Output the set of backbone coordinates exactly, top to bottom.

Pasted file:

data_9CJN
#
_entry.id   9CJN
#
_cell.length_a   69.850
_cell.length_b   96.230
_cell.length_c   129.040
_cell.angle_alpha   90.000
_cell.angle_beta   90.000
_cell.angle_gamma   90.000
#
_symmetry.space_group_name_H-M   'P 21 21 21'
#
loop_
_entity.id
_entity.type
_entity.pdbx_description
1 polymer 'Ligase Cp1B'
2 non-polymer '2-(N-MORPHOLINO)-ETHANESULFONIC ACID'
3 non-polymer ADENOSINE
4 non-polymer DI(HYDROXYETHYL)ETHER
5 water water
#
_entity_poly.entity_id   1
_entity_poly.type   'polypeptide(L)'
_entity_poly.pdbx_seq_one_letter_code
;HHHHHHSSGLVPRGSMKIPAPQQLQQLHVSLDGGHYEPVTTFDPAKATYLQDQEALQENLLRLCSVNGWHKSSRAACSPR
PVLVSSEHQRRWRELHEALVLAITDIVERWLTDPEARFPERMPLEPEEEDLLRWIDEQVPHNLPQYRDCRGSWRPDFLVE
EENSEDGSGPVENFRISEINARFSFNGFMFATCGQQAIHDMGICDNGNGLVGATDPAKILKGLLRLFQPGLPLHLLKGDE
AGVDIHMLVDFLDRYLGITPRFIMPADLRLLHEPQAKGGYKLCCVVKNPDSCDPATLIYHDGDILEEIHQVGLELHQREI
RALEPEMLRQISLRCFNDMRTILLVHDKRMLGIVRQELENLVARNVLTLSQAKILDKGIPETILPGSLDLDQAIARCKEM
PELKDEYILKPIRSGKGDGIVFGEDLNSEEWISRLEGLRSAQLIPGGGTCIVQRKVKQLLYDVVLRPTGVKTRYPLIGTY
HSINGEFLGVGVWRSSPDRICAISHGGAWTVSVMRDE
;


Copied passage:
data_9CJN
#
_entry.id   9CJN
#
_cell.length_a   69.850
_cell.length_b   96.230
_cell.length_c   129.040
_cell.angle_alpha   90.000
_cell.angle_beta   90.000
_cell.angle_gamma   90.000
#
_symmetry.space_group_name_H-M   'P 21 21 21'
#
loop_
_entity.id
_entity.type
_entity.pdbx_description
1 polymer 'Ligase Cp1B'
2 non-polymer '2-(N-MORPHOLINO)-ETHANESULFONIC ACID'
3 non-polymer ADENOSINE
4 non-polymer DI(HYDROXYETHYL)ETHER
5 water water
#
_entity_poly.entity_id   1
_entity_poly.type   'polypeptide(L)'
_entity_poly.pdbx_seq_one_letter_code
;HHHHHHSSGLVPRGSMKIPAPQQLQQLHVSLDGGHYEPVTTFDPAKATYLQDQEALQENLLRLCSVNGWHKSSRAACSPR
PVLVSSEHQRRWRELHEALVLAITDIVERWLTDPEARFPERMPLEPEEEDLLRWIDEQVPHNLPQYRDCRGSWRPDFLVE
EENSEDGSGPVENFRISEINARFSFNGFMFATCGQQAIHDMGICDNGNGLVGATDPAKILKGLLRLFQPGLPLHLLKGDE
AGVDIHMLVDFLDRYLGITPRFIMPADLRLLHEPQAKGGYKLCCVVKNPDSCDPATLIYHDGDILEEIHQVGLELHQREI
RALEPEMLRQISLRCFNDMRTILLVHDKRMLGIVRQELENLVARNVLTLSQAKILDKGIPETILPGSLDLDQAIARCKEM
PELKDEYILKPIRSGKGDGIVFGEDLNSEEWISRLEGLRSAQLIPGGGTCIVQRKVKQLLYDVVLRPTGVKTRYPLIGTY
HSINGEFLGVGVWRSSPDRICAISHGGAWTVSVMRDE
;